Today’s Google Doodle (screenshot below, click on it to go to it) celebrates the 126th anniversary to the day of the opening of the Eiffel Tower. And it’s a particularly lovely one, isn’t it?:
As Time Magazine notes:
Construction of the iron lattice structure, named after engineer Gustave Eiffel, began on Jan. 28, 1887. Despite the early protests, the tower was an instant hit, with an estimated 30,000 people climbing its steps in the first weeks — before even an elevator was installed.
Eventually, it grew into a worldwide landmark; as TIME wrote during last year’s 125th anniversary celebrations, “the tower became more than a tower, and more than a symbol of Paris.”
At 1,063 ft. high, it was the tallest man-made structure in the world for over four decades, until it was surpassed by New York City’s Chrysler Building in 1930.
The Doodle itself features a group of supposedly French painters hanging precariously from the tower as they beautify the Grande Dame of Paris.
But they left out the artist, which The Guardian helpfully supplies:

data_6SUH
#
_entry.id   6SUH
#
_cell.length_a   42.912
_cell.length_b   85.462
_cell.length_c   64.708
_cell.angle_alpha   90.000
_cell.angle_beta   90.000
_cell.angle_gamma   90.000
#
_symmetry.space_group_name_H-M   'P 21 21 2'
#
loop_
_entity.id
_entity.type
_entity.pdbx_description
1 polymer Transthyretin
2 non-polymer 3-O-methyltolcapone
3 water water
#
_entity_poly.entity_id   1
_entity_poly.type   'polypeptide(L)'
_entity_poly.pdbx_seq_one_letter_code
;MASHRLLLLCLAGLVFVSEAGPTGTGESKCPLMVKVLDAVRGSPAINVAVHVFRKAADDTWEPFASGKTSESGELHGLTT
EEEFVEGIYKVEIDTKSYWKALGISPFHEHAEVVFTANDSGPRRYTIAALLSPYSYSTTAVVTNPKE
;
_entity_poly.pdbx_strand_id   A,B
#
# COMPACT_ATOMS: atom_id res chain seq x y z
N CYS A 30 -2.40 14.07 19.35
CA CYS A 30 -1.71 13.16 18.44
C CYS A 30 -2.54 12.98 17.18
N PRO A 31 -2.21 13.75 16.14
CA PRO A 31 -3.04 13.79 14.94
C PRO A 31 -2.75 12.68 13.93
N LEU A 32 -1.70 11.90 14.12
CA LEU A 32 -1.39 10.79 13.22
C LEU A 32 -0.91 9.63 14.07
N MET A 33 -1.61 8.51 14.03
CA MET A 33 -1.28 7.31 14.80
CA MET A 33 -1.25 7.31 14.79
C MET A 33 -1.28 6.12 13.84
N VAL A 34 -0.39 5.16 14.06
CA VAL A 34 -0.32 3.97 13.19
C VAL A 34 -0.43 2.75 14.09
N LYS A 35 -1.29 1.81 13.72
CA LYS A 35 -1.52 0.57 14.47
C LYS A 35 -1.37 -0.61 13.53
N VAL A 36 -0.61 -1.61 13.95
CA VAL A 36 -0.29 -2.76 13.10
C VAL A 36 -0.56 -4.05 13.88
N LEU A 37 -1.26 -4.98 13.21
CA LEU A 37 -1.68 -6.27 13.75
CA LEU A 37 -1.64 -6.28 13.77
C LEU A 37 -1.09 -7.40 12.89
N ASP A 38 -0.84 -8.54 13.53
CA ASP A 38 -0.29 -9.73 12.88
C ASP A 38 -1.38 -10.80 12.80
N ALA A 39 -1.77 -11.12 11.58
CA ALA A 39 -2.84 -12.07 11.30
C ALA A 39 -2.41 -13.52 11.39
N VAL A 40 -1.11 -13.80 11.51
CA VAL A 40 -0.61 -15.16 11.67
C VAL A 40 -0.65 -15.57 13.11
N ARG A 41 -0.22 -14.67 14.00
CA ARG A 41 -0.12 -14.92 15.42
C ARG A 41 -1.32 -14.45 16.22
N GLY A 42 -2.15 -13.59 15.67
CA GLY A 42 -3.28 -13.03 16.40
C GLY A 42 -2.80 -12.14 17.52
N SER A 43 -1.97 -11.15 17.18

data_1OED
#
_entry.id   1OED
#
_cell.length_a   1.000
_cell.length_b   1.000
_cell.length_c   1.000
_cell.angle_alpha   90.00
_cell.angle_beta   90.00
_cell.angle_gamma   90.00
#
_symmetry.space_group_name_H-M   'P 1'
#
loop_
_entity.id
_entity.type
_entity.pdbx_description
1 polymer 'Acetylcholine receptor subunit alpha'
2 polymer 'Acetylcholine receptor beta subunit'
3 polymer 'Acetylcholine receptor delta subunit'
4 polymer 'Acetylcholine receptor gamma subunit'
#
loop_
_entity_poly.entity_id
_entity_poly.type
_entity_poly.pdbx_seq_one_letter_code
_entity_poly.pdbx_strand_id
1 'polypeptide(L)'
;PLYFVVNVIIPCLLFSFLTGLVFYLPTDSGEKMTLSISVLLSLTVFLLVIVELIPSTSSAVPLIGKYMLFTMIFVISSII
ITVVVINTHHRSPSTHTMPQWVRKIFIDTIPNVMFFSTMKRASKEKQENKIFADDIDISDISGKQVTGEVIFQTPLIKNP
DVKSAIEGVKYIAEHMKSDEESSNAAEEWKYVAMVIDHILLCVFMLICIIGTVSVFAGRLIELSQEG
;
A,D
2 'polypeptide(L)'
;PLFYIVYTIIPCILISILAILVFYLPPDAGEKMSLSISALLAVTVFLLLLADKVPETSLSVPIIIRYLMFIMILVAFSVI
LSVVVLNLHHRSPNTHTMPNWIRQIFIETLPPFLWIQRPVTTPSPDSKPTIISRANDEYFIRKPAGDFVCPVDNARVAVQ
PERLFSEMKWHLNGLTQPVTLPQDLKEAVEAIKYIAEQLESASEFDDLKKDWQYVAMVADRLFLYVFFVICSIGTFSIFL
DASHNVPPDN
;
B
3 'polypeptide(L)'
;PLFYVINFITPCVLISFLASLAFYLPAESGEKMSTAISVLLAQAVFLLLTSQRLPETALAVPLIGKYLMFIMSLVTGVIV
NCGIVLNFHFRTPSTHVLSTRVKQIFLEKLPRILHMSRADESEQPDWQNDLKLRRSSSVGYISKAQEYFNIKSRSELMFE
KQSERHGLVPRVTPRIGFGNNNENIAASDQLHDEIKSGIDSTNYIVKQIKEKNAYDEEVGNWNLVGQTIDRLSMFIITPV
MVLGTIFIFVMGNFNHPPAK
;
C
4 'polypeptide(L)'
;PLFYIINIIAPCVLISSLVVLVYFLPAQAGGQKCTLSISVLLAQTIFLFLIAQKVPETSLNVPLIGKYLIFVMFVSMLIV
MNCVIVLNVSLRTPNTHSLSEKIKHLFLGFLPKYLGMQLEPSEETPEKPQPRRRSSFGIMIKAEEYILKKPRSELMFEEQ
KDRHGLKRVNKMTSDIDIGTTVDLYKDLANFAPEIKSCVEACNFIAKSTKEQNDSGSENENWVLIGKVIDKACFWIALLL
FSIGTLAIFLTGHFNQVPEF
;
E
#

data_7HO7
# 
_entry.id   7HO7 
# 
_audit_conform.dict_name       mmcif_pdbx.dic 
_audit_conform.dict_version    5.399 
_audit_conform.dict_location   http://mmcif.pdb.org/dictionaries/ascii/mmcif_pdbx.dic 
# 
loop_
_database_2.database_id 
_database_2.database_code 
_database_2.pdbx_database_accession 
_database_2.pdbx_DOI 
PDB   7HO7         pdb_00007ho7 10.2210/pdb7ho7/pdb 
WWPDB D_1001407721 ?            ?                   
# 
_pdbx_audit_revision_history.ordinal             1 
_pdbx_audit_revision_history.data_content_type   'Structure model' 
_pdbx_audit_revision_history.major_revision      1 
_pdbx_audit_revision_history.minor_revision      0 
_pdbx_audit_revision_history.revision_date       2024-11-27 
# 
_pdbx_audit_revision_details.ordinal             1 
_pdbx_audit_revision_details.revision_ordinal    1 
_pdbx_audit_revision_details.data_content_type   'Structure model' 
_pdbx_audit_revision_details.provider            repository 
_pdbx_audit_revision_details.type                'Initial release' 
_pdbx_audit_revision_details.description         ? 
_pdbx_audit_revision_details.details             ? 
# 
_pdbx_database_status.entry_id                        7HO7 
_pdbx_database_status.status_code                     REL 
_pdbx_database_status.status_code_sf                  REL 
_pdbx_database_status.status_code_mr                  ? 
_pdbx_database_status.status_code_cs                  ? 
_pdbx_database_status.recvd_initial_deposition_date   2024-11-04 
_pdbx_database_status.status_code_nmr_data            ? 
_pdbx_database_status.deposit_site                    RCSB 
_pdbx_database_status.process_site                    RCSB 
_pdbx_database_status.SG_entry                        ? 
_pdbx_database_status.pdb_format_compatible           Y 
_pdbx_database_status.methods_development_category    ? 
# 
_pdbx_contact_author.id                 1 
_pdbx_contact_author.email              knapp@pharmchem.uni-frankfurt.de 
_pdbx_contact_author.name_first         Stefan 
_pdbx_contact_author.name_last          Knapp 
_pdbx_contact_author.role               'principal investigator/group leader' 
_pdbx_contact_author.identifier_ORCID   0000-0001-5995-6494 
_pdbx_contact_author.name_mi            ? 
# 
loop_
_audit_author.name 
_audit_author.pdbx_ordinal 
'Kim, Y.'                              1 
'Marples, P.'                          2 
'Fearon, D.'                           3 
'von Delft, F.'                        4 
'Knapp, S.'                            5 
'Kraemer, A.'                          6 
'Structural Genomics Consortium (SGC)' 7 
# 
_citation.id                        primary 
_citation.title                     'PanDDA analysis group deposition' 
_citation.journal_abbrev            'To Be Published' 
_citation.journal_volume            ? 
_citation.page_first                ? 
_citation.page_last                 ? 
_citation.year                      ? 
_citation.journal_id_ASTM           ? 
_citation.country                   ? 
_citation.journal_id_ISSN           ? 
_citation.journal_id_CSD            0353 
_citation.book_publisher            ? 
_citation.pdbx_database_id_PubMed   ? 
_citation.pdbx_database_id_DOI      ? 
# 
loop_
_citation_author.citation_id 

The doodle, by French visual development artist Floriane Marchix [JAC: Her website is here], shows the tower being painted by cheery workmen in berets and overalls, swinging from the tower.
I have to confess that although I must have lived in Paris for a year in the three long stints I was there, I never went up the tower, nor had the desire to (there’s also a restaurant, the Jules Verne, halfway up, and it’s said to be good). And if you’re somewhat morbid, you’ll want to know that jumping off the Tower is the third most popular means of suicide in France, after hanging and poisoning. A happier note: one woman who jumped survived after landing on the roof of a car, and later married the owner of the car!